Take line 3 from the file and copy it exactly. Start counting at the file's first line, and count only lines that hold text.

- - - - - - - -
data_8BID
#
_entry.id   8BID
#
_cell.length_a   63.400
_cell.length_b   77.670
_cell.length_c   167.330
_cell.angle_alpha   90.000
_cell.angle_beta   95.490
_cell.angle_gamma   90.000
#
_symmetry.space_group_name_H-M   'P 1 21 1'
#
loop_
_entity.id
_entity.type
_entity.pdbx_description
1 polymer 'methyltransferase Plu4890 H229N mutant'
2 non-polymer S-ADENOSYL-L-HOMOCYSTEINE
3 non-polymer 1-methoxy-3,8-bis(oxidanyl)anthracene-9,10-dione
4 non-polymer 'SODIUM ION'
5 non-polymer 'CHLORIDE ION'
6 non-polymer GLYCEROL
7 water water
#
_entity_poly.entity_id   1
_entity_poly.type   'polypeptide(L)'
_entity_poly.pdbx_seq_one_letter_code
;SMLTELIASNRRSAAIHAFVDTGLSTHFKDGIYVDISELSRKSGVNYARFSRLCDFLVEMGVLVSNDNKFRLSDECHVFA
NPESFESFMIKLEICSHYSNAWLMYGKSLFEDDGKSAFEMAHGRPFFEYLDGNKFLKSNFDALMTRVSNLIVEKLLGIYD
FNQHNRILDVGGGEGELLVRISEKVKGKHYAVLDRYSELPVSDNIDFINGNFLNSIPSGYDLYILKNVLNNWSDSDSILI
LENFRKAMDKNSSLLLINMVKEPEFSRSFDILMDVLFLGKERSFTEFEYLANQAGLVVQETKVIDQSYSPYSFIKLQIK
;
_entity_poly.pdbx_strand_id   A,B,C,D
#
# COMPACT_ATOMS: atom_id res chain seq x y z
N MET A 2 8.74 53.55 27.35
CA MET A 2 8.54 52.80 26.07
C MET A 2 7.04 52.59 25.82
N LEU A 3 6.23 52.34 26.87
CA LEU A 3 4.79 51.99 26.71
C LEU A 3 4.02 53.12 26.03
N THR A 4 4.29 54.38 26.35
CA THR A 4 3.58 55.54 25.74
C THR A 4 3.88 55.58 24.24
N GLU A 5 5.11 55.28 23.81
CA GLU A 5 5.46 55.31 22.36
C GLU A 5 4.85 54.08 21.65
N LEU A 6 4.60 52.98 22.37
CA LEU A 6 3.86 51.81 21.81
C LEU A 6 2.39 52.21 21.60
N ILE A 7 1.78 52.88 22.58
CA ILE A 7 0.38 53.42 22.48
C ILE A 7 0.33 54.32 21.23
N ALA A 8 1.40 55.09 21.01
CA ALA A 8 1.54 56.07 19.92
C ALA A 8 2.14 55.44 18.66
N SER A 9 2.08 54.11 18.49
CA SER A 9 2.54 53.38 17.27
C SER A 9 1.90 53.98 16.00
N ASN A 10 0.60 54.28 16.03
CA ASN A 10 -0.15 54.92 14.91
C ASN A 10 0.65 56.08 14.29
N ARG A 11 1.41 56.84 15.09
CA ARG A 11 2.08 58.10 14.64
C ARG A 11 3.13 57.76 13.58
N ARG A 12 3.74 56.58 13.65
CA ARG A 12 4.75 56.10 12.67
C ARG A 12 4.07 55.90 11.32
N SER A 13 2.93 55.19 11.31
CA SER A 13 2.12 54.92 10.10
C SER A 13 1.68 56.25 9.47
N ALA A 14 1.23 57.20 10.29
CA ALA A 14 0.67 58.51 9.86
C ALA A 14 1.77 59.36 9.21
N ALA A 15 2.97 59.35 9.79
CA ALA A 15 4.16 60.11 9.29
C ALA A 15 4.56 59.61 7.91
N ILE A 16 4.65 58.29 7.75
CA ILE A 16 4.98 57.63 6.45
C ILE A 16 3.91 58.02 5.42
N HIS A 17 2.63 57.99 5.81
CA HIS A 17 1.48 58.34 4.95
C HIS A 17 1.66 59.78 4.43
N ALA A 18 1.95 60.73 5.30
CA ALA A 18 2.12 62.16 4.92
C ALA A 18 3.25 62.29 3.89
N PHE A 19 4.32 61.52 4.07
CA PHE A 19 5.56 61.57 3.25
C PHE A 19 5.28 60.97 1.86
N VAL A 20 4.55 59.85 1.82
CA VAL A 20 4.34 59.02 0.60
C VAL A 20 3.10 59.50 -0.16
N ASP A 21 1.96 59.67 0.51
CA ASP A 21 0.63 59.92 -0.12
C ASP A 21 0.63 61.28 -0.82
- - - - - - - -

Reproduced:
_entry.id   8BID